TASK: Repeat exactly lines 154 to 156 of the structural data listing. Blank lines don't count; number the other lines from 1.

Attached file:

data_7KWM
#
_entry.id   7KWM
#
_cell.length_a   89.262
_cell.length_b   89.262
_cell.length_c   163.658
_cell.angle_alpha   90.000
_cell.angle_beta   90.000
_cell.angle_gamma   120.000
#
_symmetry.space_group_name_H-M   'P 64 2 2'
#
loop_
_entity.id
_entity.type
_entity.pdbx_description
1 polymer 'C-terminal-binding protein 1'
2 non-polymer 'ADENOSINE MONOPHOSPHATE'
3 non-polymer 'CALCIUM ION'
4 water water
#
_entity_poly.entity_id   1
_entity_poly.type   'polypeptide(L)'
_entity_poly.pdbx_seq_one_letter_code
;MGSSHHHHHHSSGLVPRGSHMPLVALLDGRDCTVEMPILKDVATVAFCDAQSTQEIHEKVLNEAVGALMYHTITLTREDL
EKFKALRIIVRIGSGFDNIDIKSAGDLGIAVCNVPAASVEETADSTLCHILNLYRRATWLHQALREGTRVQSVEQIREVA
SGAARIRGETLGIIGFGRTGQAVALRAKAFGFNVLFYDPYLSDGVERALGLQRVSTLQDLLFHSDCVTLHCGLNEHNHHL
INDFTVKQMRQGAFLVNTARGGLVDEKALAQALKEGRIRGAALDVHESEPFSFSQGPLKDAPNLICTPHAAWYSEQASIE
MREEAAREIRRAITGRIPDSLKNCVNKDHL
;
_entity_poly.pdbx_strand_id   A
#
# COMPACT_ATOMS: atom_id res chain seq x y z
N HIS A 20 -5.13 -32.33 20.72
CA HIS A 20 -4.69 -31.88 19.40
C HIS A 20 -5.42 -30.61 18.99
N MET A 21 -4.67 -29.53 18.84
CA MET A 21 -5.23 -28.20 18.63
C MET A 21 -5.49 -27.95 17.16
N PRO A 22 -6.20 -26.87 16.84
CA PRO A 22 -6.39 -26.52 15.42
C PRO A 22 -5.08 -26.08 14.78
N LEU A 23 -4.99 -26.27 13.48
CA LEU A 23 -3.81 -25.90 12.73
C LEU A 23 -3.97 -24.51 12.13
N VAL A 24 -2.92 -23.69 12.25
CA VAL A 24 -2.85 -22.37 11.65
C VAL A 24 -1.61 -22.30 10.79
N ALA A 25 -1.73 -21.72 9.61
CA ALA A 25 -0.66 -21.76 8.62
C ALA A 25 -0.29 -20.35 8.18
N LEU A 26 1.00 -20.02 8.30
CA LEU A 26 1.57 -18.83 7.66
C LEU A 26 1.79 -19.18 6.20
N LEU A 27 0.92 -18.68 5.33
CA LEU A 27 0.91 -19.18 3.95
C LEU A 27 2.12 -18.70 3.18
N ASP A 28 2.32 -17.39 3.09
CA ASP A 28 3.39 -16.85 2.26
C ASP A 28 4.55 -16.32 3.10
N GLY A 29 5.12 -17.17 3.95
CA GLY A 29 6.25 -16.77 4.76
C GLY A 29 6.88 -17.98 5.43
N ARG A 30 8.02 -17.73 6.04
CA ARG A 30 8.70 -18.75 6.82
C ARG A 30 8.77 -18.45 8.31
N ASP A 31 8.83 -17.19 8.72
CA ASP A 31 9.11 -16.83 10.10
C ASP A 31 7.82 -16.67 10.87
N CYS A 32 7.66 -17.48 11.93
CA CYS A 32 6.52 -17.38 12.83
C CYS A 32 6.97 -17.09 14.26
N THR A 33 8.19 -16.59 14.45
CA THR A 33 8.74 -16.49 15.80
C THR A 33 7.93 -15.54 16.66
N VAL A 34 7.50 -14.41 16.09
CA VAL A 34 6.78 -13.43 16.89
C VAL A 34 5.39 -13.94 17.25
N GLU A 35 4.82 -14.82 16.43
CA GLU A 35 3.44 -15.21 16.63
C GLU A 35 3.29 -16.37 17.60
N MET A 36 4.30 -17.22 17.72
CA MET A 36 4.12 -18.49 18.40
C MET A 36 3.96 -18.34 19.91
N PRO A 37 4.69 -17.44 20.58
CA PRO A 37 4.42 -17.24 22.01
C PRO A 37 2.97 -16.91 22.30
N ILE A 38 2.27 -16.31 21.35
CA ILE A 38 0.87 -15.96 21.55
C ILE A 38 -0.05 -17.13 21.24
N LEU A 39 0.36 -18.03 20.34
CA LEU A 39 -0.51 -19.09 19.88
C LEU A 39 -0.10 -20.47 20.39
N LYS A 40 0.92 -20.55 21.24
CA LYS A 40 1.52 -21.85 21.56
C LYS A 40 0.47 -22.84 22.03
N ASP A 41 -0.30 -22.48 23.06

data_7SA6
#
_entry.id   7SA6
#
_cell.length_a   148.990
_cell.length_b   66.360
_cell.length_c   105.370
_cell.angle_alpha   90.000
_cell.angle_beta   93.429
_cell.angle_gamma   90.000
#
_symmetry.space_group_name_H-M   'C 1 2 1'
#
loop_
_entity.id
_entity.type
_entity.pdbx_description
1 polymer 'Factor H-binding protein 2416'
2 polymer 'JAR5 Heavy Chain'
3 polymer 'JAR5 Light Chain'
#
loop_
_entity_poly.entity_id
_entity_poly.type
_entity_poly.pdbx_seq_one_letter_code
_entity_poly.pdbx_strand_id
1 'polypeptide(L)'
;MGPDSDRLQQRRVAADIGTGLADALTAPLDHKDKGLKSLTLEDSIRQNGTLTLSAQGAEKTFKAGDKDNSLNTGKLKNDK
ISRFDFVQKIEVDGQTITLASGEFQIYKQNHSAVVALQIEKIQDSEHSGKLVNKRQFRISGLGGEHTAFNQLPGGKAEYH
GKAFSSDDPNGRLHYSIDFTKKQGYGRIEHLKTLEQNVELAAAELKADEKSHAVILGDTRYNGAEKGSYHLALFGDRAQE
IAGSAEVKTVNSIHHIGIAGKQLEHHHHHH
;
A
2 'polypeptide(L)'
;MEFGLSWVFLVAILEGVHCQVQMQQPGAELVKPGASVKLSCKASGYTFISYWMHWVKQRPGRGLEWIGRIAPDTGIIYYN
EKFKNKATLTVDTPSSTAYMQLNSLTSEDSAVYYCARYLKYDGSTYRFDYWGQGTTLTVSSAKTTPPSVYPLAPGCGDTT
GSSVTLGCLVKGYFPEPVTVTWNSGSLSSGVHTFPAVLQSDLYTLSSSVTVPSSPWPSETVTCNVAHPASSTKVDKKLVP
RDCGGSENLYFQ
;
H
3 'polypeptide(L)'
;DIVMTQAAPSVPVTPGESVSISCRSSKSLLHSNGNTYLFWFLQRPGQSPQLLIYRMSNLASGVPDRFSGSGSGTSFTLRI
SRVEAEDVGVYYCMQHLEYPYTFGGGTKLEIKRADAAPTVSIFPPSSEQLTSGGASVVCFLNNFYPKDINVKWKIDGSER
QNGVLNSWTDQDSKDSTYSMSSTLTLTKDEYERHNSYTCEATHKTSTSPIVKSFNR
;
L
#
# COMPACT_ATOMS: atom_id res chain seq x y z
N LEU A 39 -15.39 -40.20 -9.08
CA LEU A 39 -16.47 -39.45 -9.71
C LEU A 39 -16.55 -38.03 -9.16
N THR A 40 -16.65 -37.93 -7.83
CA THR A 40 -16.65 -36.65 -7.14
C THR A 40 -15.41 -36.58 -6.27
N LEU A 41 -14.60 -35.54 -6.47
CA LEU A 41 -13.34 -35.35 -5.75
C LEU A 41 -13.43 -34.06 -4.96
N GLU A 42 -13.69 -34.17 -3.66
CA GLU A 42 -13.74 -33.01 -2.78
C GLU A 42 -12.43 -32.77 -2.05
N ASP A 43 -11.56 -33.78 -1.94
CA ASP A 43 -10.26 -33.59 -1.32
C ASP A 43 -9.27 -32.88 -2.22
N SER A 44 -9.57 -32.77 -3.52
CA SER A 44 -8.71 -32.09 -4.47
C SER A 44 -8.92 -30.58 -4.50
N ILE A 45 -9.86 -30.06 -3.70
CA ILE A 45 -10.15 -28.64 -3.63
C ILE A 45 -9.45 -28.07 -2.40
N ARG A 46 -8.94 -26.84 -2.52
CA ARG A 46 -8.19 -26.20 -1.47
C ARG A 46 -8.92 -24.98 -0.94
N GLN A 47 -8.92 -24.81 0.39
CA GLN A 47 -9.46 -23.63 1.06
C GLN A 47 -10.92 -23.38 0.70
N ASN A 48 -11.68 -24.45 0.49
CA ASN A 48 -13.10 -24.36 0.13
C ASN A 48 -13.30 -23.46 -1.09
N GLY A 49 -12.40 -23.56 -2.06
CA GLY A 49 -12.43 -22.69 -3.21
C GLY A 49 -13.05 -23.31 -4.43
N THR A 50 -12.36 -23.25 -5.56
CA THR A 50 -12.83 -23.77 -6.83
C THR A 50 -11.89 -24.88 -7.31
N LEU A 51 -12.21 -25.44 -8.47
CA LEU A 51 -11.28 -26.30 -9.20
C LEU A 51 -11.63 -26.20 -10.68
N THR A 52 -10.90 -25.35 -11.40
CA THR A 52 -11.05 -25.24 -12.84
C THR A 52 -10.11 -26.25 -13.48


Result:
CA LEU A 41 -13.34 -35.35 -5.75
C LEU A 41 -13.43 -34.06 -4.96
N GLU A 42 -13.69 -34.17 -3.66